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PMQs sketch: ‘What a penetrating insight into the affairs of state’

15 May 2013

4:15 PM

15 May 2013

4:15 PM

A mood of giggles and mischief descended on PMQs today. David Cameron is in America – attempting to cure insomniacs by explaining Tory Euro-scepticism to them – and his role was taken by Nick Clegg. Harriet Harman, a notoriously sluggish debater, stood in for Ed Miliband. It’s said that when Harman trained as a solicitor she conceived such a high regard for the law that she went into politics instead.

Today she seemed as effervescent as last week’s Prosecco. She droned through a series of pre-scripted gags and less-than-sparkling jibes. This was one of her feeblest ever performances on the front bench. She started by mocking David Cameron for posing in a London bus while in New York. ‘That’s something he hasn’t done here.’

Then she asked why Cameron has attended PMQs only once in the previous eight weeks. Answer: the parliamentary calendar and the Thatcher funeral. Finally she invited Clegg to speculate on the PM’s hypothetical response to a division which is taking place in his absence. ‘Would he vote for or against? Or show real leadership and abstain?’

It’s hard to tell who she was trying to embarrass with these Christmas-cracker jokes. Herself or her back-stage writing poodles?

Clegg swiped her aside with casual irony. ‘She’s spent three questions pointing out that the Prime Minister isn’t here. What a penetrating insight into the affairs of state.’

He had more trouble from Conservative backbenchers. Peter Bone, a seasoned Lib Dem-baiter, took a bite out of The Clegg by asking him to confirm that the Tories are the only party offering an In/Out referendum.

James Gray reached up his sleeve and produced a vintage LibDem poster. ‘Only a real referendum will let people decide our country’s future,’ it said. Gray invited Clegg to join the choir of Tory rebels in the lobbies tonight as they gather to lament the absence of a referendum law from the Gracious Speech.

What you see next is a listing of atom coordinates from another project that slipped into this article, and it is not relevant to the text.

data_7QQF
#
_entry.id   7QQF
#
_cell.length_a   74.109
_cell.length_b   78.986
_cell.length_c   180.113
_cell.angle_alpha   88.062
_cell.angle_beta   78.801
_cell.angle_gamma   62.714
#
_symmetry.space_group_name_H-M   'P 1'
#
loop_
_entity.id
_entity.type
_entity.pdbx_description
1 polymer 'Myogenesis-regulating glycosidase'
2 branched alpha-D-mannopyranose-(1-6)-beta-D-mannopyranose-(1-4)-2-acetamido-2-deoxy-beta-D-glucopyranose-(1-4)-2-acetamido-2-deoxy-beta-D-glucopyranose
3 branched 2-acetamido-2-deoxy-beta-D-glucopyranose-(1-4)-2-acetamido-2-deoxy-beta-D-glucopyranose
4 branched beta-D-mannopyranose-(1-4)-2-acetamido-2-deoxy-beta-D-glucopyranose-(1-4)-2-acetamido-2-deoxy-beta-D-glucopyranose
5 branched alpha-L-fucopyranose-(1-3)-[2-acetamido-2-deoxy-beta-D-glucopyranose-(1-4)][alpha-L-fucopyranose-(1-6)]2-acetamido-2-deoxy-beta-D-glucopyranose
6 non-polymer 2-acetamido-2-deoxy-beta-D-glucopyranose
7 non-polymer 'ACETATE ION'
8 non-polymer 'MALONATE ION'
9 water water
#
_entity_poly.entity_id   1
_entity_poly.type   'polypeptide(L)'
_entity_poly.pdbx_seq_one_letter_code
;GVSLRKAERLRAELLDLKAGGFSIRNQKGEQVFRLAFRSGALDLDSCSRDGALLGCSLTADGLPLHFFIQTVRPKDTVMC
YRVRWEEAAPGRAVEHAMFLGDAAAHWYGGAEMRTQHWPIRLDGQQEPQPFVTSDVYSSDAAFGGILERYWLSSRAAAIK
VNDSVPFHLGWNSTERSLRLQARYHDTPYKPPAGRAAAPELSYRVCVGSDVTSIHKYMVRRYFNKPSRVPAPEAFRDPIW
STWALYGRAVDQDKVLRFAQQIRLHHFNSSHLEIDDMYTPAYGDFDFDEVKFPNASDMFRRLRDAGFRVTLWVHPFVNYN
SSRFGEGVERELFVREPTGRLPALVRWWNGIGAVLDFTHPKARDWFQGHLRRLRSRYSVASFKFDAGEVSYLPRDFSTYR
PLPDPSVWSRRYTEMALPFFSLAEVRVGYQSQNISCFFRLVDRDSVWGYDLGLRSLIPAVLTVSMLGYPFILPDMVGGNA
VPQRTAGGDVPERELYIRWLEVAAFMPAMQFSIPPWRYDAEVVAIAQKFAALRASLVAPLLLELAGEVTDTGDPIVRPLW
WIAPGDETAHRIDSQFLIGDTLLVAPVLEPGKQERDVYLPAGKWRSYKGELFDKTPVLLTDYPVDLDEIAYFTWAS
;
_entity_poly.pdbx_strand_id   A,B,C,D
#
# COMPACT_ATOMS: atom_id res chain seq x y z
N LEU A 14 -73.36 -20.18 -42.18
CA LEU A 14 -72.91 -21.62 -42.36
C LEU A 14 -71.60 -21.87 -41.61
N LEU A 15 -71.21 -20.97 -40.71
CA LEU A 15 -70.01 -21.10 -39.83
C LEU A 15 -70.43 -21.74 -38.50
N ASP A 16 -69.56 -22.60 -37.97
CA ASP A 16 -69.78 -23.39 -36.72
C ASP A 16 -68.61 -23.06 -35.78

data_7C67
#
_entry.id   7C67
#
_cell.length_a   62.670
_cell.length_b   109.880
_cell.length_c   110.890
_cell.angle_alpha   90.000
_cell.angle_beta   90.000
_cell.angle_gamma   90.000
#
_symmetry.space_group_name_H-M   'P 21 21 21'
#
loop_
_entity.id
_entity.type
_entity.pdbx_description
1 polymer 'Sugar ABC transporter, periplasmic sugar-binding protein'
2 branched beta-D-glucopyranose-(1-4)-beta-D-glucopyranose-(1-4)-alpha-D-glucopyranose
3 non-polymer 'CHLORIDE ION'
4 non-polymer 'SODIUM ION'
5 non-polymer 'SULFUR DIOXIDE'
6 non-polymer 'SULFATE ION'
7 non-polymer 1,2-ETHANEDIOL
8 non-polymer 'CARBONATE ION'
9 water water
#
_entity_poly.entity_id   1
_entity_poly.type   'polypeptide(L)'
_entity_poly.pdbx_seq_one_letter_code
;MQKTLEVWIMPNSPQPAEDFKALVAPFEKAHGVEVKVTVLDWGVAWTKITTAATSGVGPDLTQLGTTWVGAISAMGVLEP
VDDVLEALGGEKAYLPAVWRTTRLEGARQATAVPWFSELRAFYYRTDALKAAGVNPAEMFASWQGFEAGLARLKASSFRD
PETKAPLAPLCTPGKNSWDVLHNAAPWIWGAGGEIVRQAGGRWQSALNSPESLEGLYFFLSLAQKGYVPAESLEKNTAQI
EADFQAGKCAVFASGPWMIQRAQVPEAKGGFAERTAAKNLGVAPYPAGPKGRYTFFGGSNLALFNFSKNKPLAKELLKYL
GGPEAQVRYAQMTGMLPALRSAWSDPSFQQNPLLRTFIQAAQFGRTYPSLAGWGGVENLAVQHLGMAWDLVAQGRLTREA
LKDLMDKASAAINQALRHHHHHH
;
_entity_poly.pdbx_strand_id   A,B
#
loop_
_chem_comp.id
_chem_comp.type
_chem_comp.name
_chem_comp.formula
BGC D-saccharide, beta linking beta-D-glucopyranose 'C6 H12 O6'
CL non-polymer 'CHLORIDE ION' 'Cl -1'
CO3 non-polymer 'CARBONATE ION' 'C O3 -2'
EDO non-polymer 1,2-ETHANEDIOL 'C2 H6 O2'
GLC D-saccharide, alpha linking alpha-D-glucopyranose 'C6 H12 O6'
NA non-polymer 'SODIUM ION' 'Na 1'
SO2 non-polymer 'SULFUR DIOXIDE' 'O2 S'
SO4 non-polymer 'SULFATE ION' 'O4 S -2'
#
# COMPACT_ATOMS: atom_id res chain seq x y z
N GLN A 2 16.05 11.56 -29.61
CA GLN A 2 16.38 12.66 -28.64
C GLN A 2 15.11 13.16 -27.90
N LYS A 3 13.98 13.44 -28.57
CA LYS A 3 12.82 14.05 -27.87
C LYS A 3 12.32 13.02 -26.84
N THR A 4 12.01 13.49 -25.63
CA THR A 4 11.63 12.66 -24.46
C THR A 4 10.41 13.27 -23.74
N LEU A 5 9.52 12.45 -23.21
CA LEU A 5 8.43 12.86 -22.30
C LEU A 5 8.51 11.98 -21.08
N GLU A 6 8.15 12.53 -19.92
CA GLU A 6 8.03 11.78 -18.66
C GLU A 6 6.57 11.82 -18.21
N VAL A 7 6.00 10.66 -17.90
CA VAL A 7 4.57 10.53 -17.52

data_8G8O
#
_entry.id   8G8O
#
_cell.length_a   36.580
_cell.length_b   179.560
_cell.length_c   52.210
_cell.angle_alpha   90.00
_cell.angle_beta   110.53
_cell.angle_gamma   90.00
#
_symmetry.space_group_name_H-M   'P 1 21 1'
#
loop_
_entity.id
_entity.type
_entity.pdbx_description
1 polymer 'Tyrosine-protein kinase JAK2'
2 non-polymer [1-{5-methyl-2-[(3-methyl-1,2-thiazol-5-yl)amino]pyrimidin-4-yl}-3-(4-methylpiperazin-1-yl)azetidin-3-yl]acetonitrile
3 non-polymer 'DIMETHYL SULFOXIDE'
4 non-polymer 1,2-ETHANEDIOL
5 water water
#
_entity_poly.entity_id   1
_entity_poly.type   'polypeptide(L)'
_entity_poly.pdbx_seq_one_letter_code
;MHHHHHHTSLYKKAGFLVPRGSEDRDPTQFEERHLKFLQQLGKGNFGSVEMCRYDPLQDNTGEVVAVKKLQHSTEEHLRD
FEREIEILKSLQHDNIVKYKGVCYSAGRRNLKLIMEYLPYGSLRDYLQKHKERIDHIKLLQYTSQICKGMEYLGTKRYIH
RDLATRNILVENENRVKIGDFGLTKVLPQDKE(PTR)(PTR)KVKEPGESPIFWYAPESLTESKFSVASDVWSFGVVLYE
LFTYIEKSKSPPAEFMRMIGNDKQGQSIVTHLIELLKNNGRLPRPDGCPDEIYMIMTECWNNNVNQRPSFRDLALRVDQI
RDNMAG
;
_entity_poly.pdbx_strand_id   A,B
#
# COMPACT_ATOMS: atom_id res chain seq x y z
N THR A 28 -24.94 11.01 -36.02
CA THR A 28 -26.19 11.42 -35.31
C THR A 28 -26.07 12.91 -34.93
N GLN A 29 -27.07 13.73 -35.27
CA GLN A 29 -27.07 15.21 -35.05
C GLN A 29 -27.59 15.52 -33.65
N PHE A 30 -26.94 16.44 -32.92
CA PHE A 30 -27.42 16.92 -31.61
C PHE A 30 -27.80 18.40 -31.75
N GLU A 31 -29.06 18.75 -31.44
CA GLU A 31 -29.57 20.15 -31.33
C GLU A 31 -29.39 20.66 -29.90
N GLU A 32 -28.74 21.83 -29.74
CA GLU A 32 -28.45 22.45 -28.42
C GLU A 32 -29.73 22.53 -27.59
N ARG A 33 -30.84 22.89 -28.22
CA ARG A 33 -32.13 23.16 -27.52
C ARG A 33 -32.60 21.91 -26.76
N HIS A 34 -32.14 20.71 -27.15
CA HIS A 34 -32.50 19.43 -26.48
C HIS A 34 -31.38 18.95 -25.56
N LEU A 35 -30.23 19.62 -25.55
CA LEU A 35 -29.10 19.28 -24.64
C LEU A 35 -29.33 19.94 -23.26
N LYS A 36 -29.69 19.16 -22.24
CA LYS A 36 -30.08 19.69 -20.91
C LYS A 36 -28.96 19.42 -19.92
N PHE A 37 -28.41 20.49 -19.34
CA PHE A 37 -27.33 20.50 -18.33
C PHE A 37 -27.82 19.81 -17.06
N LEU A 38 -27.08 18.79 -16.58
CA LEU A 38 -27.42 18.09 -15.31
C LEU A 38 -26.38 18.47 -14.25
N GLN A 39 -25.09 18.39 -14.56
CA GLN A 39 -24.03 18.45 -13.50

Clegg declined Gray’s blandishments and repeated his belief that a plebiscite should only follow new treaty proposals. This makes the referendum sound like a rehab programme. It only comes if the EU wants to change.

Edward Leigh aimed the meanest shot at Clegg. He brandished another old Lib-Dem leaflet which showed a referendum pledge alongside a mug-shot of Clegg. ‘Is this man a hypocrite,’ grinned Leigh, ‘or an imposter?’

Clegg smiled back. ‘That man – who I believe to be me – was stating something that my party has restated ever since.’

This was a confident, relaxed, front-foot performance from Clegg. He evidently enjoyed showing the Conservatives how little he cares if they pretend to like him or not. It’s better to face your accusers in open debate, and take their insults in public, rather than hearing them repeated at third-hand in shady corridors and darkened Westminster clubs. Clegg’s assured demeanour did him no end of good.

Politically he’s playing his cards with great care. He didn’t hold back when he attacked Labour’s front bench for messing up the economy, but he was more emollient towards their rank and file. When Labour backbenchers asked him why he hadn’t tackled a problem which they themselves had ignored while in office he accused them of ‘amnesia’. Nice word. Far nicer than hypocrisy which is what he meant. He’s in for the long-haul.

At first sight it scarcely matters that Labour failed to lay a blow on their opponents today. But their grassroots will be deeply unimpressed. If they can’t profit from Tory turmoil during a shambles like the present one, what kind of crisis are they waiting for?

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